Sunday, February 16, 2014
In fact, Sean Pidgeon has produced a beautifully written esoteric mystery that falls into a sub-genre I'm tempted to call the intellectual thriller. The jacket copy compares it to Possession, though the obscure medieval works traced here are not as accessible as the Victorian poetry of A.S. Byatt's novel. The unfamiliar Welsh history and the baffling Welsh names threaten at times to tip from mysterious into overwhelming. But Pidgeon manages nonetheless to compel the reader to follow his hero and heroine as they track literary clues to the real Arthur's gravesite in a tightly plotted novel that involves a love triangle and betrayal at several levels.
Best of all, it has a penetrating sense of place as Pidgeon patiently takes his characters through the English and Welsh landscapes. The Arthurian legend has its origins in the borderlands between the two countries, so rarely separated in history despite the fervent nationalism on both sides. The novel gropes into a past of monasteries founded and dissolved, poets preserving history in a bardic tradition, coded descriptions that evolve with the language and must be deciphered to find the truth.
So it has as much of the Da Vinci Code as it does Possession, though considerably more sophisticated. Likewise, the romance is a genuine love affair and much more adult than anything in Dan Brown's books. It is not a murder mystery, though a fatal factory explosion lurks in the background and a death that appears to be an accident may be something else. The characters are well drawn and sympathetic -- even the less savory ones.
Who was Arthur? He was not the chivalrous king of the Round Table in Thomas Malory and certainly not the Roman soldier of the lame Clive Owen movie. The archaeologist and linguist, aided by the crotchety Oxford don, find a different explanation, along with the documentary evidence to support their thesis. The book is about their quest, and less about its achievement.
The Camlann of the title refers to the legend of Arthur's final battle, during which he was fatally wounded. The allusion was lost on me; though I've read Morte d'Arthur and other books about Arthur, the site of the final battle was not something I retained. The novel was supposedly selected by the Book of the Month Club and QPB, but you wonder if it would find a wider audience with a different title. I came across it only because it was on the display table at Politics & Prose. Like I say, the cover drew me in, and when I started reading it I finished it quickly.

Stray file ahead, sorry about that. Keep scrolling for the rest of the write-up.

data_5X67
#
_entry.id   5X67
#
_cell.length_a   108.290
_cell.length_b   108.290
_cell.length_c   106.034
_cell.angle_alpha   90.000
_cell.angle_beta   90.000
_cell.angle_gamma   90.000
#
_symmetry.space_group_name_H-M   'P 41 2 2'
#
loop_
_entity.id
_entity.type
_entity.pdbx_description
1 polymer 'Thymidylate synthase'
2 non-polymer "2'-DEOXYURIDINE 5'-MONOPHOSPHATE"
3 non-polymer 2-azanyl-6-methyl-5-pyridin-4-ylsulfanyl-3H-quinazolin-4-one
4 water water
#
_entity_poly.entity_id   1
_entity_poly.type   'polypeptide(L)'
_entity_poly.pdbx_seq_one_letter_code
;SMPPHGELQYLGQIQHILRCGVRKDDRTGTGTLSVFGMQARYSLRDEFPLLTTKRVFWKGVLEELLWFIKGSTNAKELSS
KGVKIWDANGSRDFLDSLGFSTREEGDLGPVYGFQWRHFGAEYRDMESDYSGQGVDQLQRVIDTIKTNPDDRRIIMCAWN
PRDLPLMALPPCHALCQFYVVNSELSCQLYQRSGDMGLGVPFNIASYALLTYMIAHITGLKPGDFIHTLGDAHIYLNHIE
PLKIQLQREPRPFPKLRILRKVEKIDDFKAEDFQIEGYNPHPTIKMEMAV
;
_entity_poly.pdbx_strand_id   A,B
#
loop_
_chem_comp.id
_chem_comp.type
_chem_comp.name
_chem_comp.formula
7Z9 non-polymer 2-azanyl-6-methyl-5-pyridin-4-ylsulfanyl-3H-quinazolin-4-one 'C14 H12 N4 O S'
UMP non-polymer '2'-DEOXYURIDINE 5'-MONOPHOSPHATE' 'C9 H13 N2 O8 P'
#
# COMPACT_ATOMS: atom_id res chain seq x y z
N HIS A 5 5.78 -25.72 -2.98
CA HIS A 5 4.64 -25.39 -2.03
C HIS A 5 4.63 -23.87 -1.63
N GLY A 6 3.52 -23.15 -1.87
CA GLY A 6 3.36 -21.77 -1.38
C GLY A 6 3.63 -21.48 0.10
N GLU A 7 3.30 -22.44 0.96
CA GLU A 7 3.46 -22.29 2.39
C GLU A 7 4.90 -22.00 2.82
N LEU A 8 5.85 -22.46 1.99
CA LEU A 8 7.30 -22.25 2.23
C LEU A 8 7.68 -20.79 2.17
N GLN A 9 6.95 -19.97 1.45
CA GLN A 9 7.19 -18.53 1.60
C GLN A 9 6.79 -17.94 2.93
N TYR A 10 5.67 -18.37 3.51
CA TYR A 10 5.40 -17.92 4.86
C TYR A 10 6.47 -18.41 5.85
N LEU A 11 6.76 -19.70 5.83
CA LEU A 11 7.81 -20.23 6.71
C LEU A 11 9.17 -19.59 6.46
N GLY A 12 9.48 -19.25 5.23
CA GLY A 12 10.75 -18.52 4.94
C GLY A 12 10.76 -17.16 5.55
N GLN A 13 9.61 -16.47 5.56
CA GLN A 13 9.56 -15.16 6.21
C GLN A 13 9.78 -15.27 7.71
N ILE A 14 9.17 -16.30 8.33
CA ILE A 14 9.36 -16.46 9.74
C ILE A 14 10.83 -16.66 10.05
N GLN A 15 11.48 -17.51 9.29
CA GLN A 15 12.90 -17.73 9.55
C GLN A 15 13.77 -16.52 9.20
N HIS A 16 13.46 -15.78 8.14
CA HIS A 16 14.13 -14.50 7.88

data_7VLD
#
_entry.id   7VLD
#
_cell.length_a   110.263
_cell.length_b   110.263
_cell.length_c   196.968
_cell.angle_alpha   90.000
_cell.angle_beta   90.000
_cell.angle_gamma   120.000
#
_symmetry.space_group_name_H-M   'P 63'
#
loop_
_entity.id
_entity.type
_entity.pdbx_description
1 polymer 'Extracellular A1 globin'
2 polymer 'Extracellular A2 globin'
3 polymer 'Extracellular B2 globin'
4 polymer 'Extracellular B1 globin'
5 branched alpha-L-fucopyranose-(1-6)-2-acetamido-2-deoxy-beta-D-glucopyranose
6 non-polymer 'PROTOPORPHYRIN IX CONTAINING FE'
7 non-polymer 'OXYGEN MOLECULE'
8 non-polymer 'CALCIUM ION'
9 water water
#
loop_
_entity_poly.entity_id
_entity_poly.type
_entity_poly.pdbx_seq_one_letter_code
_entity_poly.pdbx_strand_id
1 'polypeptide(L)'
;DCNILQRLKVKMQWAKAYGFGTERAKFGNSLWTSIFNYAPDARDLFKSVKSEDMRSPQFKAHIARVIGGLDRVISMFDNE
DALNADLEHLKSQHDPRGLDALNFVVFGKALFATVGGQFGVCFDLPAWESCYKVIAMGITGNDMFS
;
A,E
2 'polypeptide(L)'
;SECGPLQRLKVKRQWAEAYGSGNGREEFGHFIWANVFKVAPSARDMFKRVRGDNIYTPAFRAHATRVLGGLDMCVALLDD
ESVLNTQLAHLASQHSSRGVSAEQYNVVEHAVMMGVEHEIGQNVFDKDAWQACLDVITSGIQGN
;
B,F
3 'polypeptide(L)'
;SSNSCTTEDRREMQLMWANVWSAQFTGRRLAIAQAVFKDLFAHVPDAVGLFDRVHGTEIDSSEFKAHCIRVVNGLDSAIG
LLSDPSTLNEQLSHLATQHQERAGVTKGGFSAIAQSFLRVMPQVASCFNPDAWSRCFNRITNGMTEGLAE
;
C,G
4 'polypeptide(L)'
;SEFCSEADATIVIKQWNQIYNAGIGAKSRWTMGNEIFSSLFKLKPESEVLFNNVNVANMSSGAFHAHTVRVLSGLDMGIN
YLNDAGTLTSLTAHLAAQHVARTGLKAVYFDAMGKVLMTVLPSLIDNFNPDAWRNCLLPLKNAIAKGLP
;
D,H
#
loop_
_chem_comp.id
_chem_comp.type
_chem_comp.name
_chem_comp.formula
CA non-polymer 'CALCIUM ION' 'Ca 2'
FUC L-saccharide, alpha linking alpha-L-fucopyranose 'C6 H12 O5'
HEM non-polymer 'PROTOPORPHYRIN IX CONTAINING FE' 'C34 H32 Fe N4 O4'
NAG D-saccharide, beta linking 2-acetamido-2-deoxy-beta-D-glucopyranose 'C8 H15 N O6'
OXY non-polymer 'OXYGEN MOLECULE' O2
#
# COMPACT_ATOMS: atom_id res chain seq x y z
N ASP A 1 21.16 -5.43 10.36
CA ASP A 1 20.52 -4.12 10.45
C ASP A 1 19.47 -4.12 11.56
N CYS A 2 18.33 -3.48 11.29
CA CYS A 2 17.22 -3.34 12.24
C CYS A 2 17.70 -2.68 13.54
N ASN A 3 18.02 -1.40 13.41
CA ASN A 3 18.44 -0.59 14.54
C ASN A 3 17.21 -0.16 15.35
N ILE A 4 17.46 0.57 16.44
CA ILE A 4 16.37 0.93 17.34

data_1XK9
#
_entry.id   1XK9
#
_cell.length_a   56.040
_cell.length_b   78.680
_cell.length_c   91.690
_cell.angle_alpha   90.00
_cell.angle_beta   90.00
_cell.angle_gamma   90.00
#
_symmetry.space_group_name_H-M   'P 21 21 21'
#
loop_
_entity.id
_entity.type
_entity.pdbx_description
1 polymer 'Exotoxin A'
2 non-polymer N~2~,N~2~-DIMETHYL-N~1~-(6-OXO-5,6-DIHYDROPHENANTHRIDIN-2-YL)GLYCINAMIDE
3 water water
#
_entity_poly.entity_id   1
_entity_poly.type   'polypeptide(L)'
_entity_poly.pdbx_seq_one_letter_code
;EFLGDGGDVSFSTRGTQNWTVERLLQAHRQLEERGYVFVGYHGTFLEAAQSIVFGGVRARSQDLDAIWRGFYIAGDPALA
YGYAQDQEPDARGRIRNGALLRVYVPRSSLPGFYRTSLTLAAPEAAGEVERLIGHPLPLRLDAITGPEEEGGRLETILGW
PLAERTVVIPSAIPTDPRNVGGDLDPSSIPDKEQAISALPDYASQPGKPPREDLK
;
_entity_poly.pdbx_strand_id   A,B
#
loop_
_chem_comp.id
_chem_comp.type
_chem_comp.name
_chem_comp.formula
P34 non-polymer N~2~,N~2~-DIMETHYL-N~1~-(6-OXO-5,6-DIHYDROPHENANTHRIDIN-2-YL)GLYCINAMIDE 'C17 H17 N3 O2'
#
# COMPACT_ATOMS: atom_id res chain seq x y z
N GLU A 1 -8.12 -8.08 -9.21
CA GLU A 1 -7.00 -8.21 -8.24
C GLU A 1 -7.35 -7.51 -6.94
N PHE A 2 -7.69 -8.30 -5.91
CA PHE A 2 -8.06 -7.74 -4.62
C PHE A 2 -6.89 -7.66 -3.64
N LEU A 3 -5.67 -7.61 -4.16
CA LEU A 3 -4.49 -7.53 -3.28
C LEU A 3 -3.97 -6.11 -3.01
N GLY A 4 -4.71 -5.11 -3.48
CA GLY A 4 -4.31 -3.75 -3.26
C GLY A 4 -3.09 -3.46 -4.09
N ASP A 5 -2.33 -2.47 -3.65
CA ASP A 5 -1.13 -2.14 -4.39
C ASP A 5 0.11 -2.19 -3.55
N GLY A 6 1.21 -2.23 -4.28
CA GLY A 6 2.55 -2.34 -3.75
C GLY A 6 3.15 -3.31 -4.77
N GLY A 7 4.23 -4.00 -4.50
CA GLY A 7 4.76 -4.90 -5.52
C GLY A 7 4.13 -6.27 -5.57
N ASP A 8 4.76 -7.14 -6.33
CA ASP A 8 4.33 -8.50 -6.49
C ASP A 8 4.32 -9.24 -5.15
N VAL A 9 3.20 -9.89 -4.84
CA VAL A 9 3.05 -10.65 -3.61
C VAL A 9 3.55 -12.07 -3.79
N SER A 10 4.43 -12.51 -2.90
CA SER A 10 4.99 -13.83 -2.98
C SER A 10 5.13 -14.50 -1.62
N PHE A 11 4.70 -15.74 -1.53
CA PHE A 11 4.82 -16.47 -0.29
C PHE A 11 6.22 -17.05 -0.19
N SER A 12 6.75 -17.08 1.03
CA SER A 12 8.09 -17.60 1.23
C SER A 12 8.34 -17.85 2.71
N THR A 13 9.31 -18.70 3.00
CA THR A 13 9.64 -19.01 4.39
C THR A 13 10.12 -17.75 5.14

The mystery and beauty of the landscape is evokes so effectively that I began looking up hiking tours in Wales to visit this terrain and see it for myself. I passed briefly through Wales on one of my research trips for Superregions, taking the ferry across the Irish Sea to northwest Wales. I acquired by slate tablet with a Celtic cross there. I've often felt an affinity for Wales and Celtic history -- one of the possible origins of the name Darrell is Celtic.
Wednesday, February 5, 2014
But if Anne Boleyn is the object of the action in this new book, Cromwell is still the subject and Mantel continues to probe every nuance of this complex character -- who may or may not have anything to do with the historical figure -- in her mellifluous prose. It is tempting to quote passages where she veers so effortlessly from lyrical description to hard-nosed dialogue; the sly, witty asides; the breathtaking insights into mixed motives. Instead, I would just say: Read this book; it repays you on every page.
Mantel portrays Cromwell's relentless campaign against Anne Boleyn as a calculated if belated revenge for Wolsey's downfall. He implicates various court figures in the charges of treason and adultery on the basis of their role in cheering the fall from grace of his mentor. The workings of Cromwell's mind are described so gracefully you scarcely realize how genuinely vindictive he is. But the author also intimates how Cromwell's machinations bear the seeds of his own destruction. Harry Percy, hounded into perjury and disgrace by Cromwell, acutely observes that he must know what lies in store for him from a king who toppled Wolsey, beheaded More, and condemned the erstwhile love of his life to death.
Mantel also manages to maintain the reader's sympathy for the monstrous Henry VIII, even while portraying him as a narcissistic, psychopathic tyrant. His charm, his charisma beckon across the centuries in a re-creation that remains fresh despite all the books and movies that have already portrayed this historical giant.
The brief glimpses of a convulsed Europe, divided by religion and dynastic rivalries provide a colorful backdrop the drama in England. But doctrines and foreign dynasties both remain subordinated to the central issue of maintaining the Tudor succession -- the end that justifies all of Cromwell's and Henry's actions.
Not to be overlooked is the elemental barbarity of the age that produced Shakespeare and the King James Bible. Torture and beheading are bad enough, but the intimations of being hanged, drawn and quartered are unspeakably gross to modern sensibilities. The subjugation to tyranny in a land proud of the rule of law is another historical theme that offends our sense of democracy. But the hypocrisy of the case built against Anne Boleyn -- based on innuendo rather than evidence and hiding the real political motives behind fabricated conspiracies -- holds lessons for our own time and country, where one political party fueled by corporate funds works to create an alternative reality to dupe the public.
There is to be a third book and a third trip to the gallows to finish the Cromwell saga. Can't wait.